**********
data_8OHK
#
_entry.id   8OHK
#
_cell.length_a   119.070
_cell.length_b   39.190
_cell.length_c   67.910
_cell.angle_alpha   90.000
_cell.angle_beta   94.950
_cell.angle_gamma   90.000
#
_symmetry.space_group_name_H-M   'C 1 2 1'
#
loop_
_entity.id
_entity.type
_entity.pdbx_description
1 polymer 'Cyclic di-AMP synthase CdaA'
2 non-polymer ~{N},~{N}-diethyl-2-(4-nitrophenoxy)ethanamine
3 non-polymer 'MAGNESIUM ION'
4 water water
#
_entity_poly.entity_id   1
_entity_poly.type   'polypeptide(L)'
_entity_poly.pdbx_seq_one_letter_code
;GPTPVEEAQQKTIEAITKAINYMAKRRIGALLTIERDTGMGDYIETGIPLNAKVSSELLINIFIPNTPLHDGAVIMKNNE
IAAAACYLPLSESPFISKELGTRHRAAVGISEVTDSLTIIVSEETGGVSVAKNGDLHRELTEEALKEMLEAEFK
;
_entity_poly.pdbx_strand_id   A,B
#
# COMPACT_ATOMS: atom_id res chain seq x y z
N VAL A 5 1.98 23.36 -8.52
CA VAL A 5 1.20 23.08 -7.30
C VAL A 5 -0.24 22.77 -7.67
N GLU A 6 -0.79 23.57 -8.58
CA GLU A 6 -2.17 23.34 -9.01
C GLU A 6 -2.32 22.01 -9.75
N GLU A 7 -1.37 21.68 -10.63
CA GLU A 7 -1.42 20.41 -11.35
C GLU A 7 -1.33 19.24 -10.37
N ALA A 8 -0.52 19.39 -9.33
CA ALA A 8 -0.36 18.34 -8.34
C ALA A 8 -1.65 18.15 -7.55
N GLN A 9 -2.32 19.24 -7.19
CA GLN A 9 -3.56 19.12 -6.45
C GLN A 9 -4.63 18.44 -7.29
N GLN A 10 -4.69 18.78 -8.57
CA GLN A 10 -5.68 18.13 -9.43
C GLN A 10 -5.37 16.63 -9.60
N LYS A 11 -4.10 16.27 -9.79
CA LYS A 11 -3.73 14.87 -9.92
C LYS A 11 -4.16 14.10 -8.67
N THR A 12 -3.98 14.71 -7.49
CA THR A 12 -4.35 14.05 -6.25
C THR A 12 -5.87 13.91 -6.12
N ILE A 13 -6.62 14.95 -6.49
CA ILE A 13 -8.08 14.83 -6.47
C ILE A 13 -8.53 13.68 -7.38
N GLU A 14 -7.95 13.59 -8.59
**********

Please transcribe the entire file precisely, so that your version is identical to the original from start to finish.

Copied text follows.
data_8OHK
#
_entry.id   8OHK
#
_cell.length_a   119.070
_cell.length_b   39.190
_cell.length_c   67.910
_cell.angle_alpha   90.000
_cell.angle_beta   94.950
_cell.angle_gamma   90.000
#
_symmetry.space_group_name_H-M   'C 1 2 1'
#
loop_
_entity.id
_entity.type
_entity.pdbx_description
1 polymer 'Cyclic di-AMP synthase CdaA'
2 non-polymer ~{N},~{N}-diethyl-2-(4-nitrophenoxy)ethanamine
3 non-polymer 'MAGNESIUM ION'
4 water water
#
_entity_poly.entity_id   1
_entity_poly.type   'polypeptide(L)'
_entity_poly.pdbx_seq_one_letter_code
;GPTPVEEAQQKTIEAITKAINYMAKRRIGALLTIERDTGMGDYIETGIPLNAKVSSELLINIFIPNTPLHDGAVIMKNNE
IAAAACYLPLSESPFISKELGTRHRAAVGISEVTDSLTIIVSEETGGVSVAKNGDLHRELTEEALKEMLEAEFK
;
_entity_poly.pdbx_strand_id   A,B
#
# COMPACT_ATOMS: atom_id res chain seq x y z
N VAL A 5 1.98 23.36 -8.52
CA VAL A 5 1.20 23.08 -7.30
C VAL A 5 -0.24 22.77 -7.67
N GLU A 6 -0.79 23.57 -8.58
CA GLU A 6 -2.17 23.34 -9.01
C GLU A 6 -2.32 22.01 -9.75
N GLU A 7 -1.37 21.68 -10.63
CA GLU A 7 -1.42 20.41 -11.35
C GLU A 7 -1.33 19.24 -10.37
N ALA A 8 -0.52 19.39 -9.33
CA ALA A 8 -0.36 18.34 -8.34
C ALA A 8 -1.65 18.15 -7.55
N GLN A 9 -2.32 19.24 -7.19
CA GLN A 9 -3.56 19.12 -6.45
C GLN A 9 -4.63 18.44 -7.29
N GLN A 10 -4.69 18.78 -8.57
CA GLN A 10 -5.68 18.13 -9.43
C GLN A 10 -5.37 16.63 -9.60
N LYS A 11 -4.10 16.27 -9.79
CA LYS A 11 -3.73 14.87 -9.92
C LYS A 11 -4.16 14.10 -8.67
N THR A 12 -3.98 14.71 -7.49
CA THR A 12 -4.35 14.05 -6.25
C THR A 12 -5.87 13.91 -6.12
N ILE A 13 -6.62 14.95 -6.49
CA ILE A 13 -8.08 14.83 -6.47
C ILE A 13 -8.53 13.68 -7.38
N GLU A 14 -7.95 13.59 -8.59